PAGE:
Pollution board eyes lower truck speeds in Tennessee

| Thursday, September 11, 2003

Big rigs driving through Tennessee might soon have to slow down. State officials are discussing lowering the interstate speed limit for large trucks as a way for counties to meet federal air quality standards, according to local media.

The state Air Pollution Control Board is recommending a series of changes, including making the maximum speed for semis 55 mph, down from 70 mph, to reduce the amount of ozone-causing compounds going into the air.

The resolution also suggests banning truckers from idling engines for long periods and requiring companies with government contracts to use clean engine technology and fuel additives for heavy-duty equipment.

The board is trying to bring Tennessee counties into compliance with federal air quality rules that take effect in 2005.

Failure to meet the new standards by 2007 could result in an end to industrial expansion and large cuts in federal highway funding for the area.

The board’s suggestions need study, especially the lower speed limit for trucks, state Rep. Phillip Pinion, D-Union City, chairman of the House Transportation Committee, told The Tennessean.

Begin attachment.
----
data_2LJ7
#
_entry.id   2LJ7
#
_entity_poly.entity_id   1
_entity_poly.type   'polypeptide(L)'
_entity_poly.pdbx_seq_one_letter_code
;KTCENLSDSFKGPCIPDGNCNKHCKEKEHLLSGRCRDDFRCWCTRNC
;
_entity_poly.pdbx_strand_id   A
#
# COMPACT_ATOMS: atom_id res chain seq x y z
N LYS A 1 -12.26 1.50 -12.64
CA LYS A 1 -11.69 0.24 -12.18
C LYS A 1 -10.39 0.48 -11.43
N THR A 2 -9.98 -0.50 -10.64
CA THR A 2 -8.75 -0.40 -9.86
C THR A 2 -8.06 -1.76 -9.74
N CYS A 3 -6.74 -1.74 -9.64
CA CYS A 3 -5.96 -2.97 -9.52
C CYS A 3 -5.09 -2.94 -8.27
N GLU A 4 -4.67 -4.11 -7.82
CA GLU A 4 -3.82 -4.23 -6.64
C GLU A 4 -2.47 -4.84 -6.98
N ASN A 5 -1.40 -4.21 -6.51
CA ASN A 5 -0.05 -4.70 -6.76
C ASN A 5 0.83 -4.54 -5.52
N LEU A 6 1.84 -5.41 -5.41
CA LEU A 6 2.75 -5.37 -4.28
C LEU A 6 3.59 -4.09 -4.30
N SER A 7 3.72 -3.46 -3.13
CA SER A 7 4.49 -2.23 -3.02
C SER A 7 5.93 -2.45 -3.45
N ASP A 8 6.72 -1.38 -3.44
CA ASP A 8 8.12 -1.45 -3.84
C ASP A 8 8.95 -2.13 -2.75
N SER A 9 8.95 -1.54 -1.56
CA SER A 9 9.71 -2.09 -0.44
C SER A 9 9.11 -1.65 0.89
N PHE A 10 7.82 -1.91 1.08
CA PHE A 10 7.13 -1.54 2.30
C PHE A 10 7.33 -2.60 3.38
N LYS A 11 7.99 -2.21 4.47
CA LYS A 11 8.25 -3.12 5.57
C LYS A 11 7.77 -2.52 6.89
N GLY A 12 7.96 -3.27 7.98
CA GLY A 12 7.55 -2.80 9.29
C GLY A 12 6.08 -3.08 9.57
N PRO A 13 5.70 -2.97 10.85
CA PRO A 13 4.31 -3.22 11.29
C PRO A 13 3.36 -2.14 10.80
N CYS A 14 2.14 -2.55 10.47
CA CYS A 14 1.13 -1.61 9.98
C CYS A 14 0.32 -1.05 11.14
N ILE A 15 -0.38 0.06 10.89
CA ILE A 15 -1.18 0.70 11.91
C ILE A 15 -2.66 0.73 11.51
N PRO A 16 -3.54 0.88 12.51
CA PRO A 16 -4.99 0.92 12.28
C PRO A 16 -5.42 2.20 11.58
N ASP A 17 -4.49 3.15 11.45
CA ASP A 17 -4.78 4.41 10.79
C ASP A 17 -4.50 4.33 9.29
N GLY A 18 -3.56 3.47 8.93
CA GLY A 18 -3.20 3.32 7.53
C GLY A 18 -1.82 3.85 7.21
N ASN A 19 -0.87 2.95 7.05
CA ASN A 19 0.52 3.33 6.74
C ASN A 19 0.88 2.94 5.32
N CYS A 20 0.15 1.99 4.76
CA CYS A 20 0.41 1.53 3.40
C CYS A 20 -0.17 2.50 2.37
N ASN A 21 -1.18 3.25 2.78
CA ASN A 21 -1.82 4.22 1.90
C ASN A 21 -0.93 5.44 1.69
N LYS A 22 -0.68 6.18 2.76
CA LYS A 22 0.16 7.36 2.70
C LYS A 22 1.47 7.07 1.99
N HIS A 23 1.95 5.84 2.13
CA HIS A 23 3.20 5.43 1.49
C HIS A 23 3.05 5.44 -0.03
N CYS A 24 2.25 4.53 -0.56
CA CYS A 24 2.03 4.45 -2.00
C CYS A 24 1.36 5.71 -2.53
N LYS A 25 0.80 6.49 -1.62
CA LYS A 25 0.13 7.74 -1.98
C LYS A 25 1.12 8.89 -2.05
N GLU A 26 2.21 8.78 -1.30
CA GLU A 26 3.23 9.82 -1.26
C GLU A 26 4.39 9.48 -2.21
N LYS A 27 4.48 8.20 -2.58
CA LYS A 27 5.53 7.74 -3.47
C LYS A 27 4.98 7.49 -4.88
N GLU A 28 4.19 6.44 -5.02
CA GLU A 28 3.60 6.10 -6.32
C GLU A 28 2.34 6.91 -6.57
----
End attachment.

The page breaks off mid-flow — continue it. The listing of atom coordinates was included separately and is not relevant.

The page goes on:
“I think it’s something we need to look at, but we don’t want to throw the baby out with the bath water and impose something on truckers until we know for sure that it would be of help,” Pinion said. “Trucks move this country.”

The state is a major artery for truckers, and lower speed limits would affect the income of drivers and delay deliveries, Pinion said.

Todd Spencer, executive vice president of the Owner-Operator Independent Drivers Association said, “Tennessee truckers should embrace this discussion as an opportunity to get better acquainted with state lawmakers.”

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